Create Nature Photos with a UNIQUE Look: Moody—Not Vivid (VIDEO)
Life isn’t always a bowl of cherries, and neither should be your landscape photos—especially of you want them to stand out from the crowd. The Lightroom tutorial below demonstrates how to give images a moody, gloomy look.
Landscape photographers typically strive for bright, vibrant photos, with vivid green foliage, bright blue skies filled with fluffy white clouds, and other objects within the framing having a similarly vivid look. But it always pays to try something different, which is what you’ll learn how to do today.
We regularly post editing tutorials from German landscape pro Christian Mohrle, who is s strong proponent of developing a unique style, and this episode is a great example. It’s all about creating dramatic images that depict a compelling somber mood.
This style of processing photos doesn’t involve any specialized skills. It simply requires you to envision a scene differently and make whatever enhancements are necessary. As with all Mohrle’s lessons, we encourage you to download his sample Raw file using the link beneath the video, so you can follow along and make the changes yourself as Mohrle describes the process.
The first step involves a few basic global adjustments before jumping into masking, color grading, and sharpening. Working in Lightroom’s Basic panel, Morganti begins by changing the profile to Adobe standard. This immediately lessens contrast, providing more control for subsequent modifications.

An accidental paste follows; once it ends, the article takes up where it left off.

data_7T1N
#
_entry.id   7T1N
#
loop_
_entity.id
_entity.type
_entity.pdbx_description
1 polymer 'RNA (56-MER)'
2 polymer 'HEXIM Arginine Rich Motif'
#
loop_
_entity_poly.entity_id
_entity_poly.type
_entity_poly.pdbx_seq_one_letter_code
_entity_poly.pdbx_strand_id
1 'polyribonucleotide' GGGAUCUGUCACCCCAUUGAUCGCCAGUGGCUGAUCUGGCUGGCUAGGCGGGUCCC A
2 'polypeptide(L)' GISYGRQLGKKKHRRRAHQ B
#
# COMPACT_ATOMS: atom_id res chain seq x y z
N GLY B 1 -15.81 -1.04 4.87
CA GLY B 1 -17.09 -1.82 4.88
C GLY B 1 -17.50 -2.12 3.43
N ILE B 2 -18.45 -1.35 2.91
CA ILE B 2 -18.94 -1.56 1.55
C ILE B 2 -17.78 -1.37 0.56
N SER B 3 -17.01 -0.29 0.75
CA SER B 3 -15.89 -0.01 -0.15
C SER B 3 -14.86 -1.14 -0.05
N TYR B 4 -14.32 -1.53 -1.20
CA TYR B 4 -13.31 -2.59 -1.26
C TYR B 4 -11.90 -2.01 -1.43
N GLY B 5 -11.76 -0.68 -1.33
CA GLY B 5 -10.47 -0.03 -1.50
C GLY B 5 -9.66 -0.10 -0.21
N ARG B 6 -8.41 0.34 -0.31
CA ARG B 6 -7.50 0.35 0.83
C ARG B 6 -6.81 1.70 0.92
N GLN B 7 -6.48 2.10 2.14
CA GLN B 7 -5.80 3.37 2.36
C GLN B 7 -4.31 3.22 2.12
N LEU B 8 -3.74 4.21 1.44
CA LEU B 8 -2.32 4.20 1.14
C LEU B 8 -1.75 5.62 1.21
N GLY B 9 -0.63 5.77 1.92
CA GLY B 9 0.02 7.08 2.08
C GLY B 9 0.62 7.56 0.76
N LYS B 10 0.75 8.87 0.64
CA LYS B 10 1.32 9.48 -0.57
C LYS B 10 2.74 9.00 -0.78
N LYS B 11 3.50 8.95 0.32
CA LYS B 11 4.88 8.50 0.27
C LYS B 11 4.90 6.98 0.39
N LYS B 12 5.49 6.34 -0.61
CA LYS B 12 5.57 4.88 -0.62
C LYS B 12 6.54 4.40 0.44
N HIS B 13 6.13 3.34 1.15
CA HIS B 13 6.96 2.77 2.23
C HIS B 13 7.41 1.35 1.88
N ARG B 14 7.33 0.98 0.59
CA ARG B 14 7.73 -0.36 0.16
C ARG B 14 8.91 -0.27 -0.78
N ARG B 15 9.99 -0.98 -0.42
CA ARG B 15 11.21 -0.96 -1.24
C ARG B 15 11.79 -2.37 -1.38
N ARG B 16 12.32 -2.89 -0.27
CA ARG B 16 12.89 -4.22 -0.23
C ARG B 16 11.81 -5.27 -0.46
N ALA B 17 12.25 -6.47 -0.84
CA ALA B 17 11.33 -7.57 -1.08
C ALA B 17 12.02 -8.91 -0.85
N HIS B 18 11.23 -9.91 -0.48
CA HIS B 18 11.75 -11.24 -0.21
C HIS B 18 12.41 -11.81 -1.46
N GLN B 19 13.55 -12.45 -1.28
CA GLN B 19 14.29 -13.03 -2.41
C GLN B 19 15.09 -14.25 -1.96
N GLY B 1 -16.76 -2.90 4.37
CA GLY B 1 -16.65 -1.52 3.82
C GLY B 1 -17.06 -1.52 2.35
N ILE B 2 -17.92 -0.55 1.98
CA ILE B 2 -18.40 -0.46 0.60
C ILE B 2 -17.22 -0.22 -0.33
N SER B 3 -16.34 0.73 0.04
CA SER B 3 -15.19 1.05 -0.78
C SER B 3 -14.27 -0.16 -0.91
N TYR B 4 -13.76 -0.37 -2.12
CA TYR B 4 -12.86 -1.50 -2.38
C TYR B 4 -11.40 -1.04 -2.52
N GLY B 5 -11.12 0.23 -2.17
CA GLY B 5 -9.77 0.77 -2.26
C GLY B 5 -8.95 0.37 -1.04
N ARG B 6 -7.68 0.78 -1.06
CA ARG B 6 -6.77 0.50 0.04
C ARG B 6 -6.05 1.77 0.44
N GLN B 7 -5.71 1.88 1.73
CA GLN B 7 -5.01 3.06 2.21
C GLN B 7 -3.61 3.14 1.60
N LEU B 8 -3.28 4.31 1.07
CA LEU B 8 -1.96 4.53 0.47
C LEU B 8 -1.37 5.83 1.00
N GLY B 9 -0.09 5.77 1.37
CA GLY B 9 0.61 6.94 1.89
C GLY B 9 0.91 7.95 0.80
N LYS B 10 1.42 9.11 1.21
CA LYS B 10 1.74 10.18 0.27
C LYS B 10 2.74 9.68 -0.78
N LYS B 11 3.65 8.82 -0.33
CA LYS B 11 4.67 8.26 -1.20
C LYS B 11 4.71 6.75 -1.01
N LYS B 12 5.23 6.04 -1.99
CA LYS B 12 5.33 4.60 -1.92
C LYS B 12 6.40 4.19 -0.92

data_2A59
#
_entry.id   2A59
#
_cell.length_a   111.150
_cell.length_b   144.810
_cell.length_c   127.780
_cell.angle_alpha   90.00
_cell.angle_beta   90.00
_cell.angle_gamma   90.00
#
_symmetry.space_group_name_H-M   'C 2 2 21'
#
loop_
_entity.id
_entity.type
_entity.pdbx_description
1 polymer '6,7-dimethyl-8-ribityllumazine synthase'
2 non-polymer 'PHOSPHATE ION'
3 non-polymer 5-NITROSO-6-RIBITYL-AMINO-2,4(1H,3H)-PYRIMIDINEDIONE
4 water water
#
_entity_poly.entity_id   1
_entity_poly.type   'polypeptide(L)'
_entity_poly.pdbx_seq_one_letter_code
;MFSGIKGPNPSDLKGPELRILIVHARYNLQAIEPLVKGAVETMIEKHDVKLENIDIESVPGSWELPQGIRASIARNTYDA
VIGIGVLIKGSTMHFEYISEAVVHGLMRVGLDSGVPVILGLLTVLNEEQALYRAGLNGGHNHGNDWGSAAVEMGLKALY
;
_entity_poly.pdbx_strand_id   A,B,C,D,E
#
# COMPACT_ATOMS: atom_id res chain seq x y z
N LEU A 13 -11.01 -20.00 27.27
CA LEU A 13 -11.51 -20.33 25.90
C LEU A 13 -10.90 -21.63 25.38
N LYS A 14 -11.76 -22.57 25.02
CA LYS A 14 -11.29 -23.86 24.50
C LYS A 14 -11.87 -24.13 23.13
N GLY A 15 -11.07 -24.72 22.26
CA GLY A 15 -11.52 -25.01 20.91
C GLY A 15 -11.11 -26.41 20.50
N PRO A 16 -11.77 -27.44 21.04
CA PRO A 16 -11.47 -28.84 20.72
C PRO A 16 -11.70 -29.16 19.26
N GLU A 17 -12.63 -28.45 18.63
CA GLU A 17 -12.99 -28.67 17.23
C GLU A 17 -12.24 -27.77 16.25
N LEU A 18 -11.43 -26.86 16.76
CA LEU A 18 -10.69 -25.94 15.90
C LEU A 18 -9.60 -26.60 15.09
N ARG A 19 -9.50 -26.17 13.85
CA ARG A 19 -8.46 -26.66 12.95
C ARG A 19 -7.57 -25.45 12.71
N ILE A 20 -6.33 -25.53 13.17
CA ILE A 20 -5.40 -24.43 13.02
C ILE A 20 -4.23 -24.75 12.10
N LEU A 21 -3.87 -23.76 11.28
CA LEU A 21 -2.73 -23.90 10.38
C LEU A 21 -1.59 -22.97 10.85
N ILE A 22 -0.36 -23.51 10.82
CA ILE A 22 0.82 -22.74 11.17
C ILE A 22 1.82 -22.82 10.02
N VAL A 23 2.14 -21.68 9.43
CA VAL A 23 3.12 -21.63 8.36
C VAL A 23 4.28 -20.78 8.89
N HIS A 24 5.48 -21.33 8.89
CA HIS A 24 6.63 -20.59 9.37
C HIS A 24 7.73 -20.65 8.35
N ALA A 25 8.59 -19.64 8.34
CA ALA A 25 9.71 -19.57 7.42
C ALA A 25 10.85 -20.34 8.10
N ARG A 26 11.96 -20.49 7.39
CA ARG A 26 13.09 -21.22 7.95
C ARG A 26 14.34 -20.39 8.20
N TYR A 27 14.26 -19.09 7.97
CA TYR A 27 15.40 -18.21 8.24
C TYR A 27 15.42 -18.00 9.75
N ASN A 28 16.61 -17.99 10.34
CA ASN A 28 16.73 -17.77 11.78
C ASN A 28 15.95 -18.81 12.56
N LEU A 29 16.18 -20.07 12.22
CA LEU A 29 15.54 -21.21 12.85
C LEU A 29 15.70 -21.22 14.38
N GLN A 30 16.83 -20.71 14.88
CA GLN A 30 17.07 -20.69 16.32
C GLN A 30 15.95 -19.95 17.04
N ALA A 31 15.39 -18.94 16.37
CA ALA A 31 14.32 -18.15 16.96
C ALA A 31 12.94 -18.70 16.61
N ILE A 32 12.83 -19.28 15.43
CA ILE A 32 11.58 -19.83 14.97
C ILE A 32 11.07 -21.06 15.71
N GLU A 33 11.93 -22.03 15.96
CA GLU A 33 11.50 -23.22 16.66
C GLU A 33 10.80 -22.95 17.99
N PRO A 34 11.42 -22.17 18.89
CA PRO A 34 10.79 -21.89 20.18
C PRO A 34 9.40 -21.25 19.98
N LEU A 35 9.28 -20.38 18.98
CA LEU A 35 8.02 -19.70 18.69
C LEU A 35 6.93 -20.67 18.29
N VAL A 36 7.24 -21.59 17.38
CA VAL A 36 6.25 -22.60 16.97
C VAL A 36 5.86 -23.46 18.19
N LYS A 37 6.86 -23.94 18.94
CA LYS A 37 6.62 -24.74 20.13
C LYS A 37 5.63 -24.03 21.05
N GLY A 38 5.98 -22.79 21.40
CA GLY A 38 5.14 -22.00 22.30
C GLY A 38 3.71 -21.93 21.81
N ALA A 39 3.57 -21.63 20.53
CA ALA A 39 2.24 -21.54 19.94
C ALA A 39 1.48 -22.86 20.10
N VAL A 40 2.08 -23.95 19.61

Mohrle then adjusts color temperature to reduce a visible blue cast. He next raises exposure ever so slightly to make the image a tad brighter (without spoiling the dark look he’s after). After adding Clarity and reducing Vibrance it’s now time for masking.
As you’ll see, Mohrle’s simple masking technique brings out more details in the right places, and adds compelling drama to his image. All that’s left after these adjustments are made is some straightforward color grading and sharpening. Mohrle walks you through these steps from beginning to end. Take a look at his before/after images and see what you think.
There’s much more to learn about editing outdoor images on Mohrle’s instructional YouTube channel, so be sure to take a look.
If you’re interested in other ways to create unique images, check out the earlier tutorial we posted explaining how to shoot and edit photos of famous landmarks.